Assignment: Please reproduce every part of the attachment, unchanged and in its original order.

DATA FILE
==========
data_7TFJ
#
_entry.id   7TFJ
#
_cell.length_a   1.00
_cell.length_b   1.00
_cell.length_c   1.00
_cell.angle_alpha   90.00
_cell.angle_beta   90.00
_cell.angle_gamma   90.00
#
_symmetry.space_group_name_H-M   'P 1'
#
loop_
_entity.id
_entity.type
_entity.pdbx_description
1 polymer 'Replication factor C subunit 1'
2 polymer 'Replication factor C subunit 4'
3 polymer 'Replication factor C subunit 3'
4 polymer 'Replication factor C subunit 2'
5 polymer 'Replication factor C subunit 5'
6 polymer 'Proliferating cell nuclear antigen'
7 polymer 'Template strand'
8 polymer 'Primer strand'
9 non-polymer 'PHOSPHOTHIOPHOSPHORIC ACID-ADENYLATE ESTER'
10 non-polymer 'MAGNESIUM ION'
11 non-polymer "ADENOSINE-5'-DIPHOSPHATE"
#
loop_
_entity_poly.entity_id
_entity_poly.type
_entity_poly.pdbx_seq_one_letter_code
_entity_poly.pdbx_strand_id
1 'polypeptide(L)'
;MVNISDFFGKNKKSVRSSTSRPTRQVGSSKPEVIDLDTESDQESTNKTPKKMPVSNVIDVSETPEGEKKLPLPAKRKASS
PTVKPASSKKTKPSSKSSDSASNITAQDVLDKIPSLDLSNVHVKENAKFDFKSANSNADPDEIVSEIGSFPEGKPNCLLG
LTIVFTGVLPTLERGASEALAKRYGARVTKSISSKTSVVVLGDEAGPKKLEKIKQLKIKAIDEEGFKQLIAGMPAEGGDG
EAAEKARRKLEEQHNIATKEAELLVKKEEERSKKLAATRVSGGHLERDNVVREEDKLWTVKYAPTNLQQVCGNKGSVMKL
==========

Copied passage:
data_7TFJ
#
_entry.id   7TFJ
#
_cell.length_a   1.00
_cell.length_b   1.00
_cell.length_c   1.00
_cell.angle_alpha   90.00
_cell.angle_beta   90.00
_cell.angle_gamma   90.00
#
_symmetry.space_group_name_H-M   'P 1'
#
loop_
_entity.id
_entity.type
_entity.pdbx_description
1 polymer 'Replication factor C subunit 1'
2 polymer 'Replication factor C subunit 4'
3 polymer 'Replication factor C subunit 3'
4 polymer 'Replication factor C subunit 2'
5 polymer 'Replication factor C subunit 5'
6 polymer 'Proliferating cell nuclear antigen'
7 polymer 'Template strand'
8 polymer 'Primer strand'
9 non-polymer 'PHOSPHOTHIOPHOSPHORIC ACID-ADENYLATE ESTER'
10 non-polymer 'MAGNESIUM ION'
11 non-polymer "ADENOSINE-5'-DIPHOSPHATE"
#
loop_
_entity_poly.entity_id
_entity_poly.type
_entity_poly.pdbx_seq_one_letter_code
_entity_poly.pdbx_strand_id
1 'polypeptide(L)'
;MVNISDFFGKNKKSVRSSTSRPTRQVGSSKPEVIDLDTESDQESTNKTPKKMPVSNVIDVSETPEGEKKLPLPAKRKASS
PTVKPASSKKTKPSSKSSDSASNITAQDVLDKIPSLDLSNVHVKENAKFDFKSANSNADPDEIVSEIGSFPEGKPNCLLG
LTIVFTGVLPTLERGASEALAKRYGARVTKSISSKTSVVVLGDEAGPKKLEKIKQLKIKAIDEEGFKQLIAGMPAEGGDG
EAAEKARRKLEEQHNIATKEAELLVKKEEERSKKLAATRVSGGHLERDNVVREEDKLWTVKYAPTNLQQVCGNKGSVMKL